16. Coleman T and Brines M (2004). Science review: recombinant human erythropoietin in critical illness: a role beyond anemia? Crit Care 8: 337-41. Erythropoiesis usually fails during severe illness because of a blunting of the kidney-erythropoietin (EPO)-bone marrow axis. In this setting, clinical studies have shown that recombinant human erythropoietin (rhEPO), administered in pharmacological amounts, significantly reduces the need for blood transfusions. In addition to the kidney, however, EPO is also produced locally by other tissues in a paracrine-autocrine manner. Here, similar to its role in the bone marrow, EPO rescues cells from apoptosis. Additionally, EPO reduces inflammatory responses, restores vascular autoregulation, and promotes healing. The results of many studies (including a phase II clinical trial in ischemic stroke) demonstrate that rhEPO protects the brain, spinal cord, retina, heart, and kidney from ischemic and other types of injury. Although rhEPO is efficacious in the treatment of EPO-deficient anemia during illness, inadequate effort has been devoted to determining whether direct tissue protection might also result from its administration. Here, we speculate on the potential utility of EPO as a protective cytokine in the context of acute critical illness and suggest key parameters required for a proof-of-concept clinical study. The Kenneth S Warren Institute, Kitchawan, New York, USA. tcoleman@kswi.org http://www.ncbi.nlm.nih.gov/entrez/q..._uids=15469595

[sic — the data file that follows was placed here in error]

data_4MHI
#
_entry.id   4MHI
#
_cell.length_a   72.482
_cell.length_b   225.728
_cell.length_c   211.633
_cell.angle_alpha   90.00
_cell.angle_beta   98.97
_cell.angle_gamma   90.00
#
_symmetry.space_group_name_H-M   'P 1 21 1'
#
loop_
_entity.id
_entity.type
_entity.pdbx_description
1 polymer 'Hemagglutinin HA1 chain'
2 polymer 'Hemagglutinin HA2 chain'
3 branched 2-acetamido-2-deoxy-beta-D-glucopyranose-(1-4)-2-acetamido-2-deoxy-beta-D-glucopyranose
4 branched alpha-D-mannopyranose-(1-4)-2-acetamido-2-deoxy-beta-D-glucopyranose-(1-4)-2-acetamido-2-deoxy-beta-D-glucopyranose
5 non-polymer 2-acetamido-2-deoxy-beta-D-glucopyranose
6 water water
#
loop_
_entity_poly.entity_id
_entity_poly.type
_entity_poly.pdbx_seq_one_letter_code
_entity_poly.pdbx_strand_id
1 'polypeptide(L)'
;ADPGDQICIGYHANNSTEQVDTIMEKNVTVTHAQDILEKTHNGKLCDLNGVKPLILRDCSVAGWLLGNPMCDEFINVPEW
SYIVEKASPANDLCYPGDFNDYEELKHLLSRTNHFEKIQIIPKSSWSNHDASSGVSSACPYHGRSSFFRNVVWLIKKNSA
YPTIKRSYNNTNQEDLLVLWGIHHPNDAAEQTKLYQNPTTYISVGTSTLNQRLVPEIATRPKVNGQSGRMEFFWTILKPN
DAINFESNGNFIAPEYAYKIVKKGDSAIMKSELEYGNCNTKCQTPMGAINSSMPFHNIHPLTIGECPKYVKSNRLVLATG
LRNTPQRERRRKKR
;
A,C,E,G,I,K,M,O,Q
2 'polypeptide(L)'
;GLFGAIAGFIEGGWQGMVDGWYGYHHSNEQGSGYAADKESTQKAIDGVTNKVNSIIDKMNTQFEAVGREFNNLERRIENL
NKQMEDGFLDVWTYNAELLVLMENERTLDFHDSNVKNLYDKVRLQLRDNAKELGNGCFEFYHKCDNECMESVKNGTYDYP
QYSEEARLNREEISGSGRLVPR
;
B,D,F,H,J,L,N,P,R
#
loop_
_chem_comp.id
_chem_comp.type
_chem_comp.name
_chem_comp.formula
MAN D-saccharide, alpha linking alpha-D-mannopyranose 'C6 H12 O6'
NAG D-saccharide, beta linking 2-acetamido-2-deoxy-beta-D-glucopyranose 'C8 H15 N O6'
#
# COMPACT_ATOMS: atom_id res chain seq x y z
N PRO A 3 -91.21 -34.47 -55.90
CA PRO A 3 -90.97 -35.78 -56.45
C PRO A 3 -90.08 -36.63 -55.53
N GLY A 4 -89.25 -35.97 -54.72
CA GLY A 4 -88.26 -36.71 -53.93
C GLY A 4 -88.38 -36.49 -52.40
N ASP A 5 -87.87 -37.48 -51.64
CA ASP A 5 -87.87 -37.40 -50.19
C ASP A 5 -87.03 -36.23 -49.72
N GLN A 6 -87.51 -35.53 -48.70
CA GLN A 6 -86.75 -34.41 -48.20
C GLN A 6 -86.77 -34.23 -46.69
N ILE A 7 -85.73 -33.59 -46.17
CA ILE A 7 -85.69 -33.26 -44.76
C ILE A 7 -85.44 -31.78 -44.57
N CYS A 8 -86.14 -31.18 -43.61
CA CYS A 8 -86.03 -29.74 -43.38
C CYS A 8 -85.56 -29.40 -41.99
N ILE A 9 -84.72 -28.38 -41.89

17. Gassmann M, Heinicke K, Soliz J, Ogunshola OO, Marti HH, Hofer T, Grimm C, Heinicke I and Egli B (2003). Non-erythroid functions of erythropoietin. Adv Exp Med Biol 543: 323-30. The oxygen-dependent, renal cytokine eythropoietin (Epo) is well known to increase red cell production. Binding of Epo to the Epo receptor (EpoR) represses apoptosis of erythroid progenitor cells, thereby allowing their final maturation. We and others showed that Epo and its receptor are expressed in many other tissues, including brain, spinal cord, retina and testis. The presence of a blood barrier suggests that Epo plays a local role in these organs. Indeed, therapeutically applied or hypoxically induced Epo has been shown to reduce the infarct volume in various stroke animal models, to prevent retinal degeneration, and to ameliorate spinal cord injury. In a study conducted by Ehrenreich and colleagues, stroke patients treated with Epo showed reduced infarct volume, fast neurological recovery and improved clinical outcome. In analogy to its function on erythroid progenitor cells, this neuroprotective effect of Epo might be explained by repression of programmed cell death. Apart from neuroprotection, there is an assumption that Epo present in breast milk has the potential to protect against mother-to-infant transmission of HIV. When using Epo at high doses for longer time periods; however, care has to be taken to control the resulting chronic polycythemia that most probably caused enlarged cerebral infarct volumes in a transgenic mouse model that due to Epo-overexpression reached hematocrit levels of about 0.8. Overall, these data strongly support the notion that Epo will soon find new applications in the clinic. Institute of Veterinary Physiology, University of Zurich, Switzerland. maxg@access.unizh.ch http://www.ncbi.nlm.nih.gov/entrez/q..._uids=14713131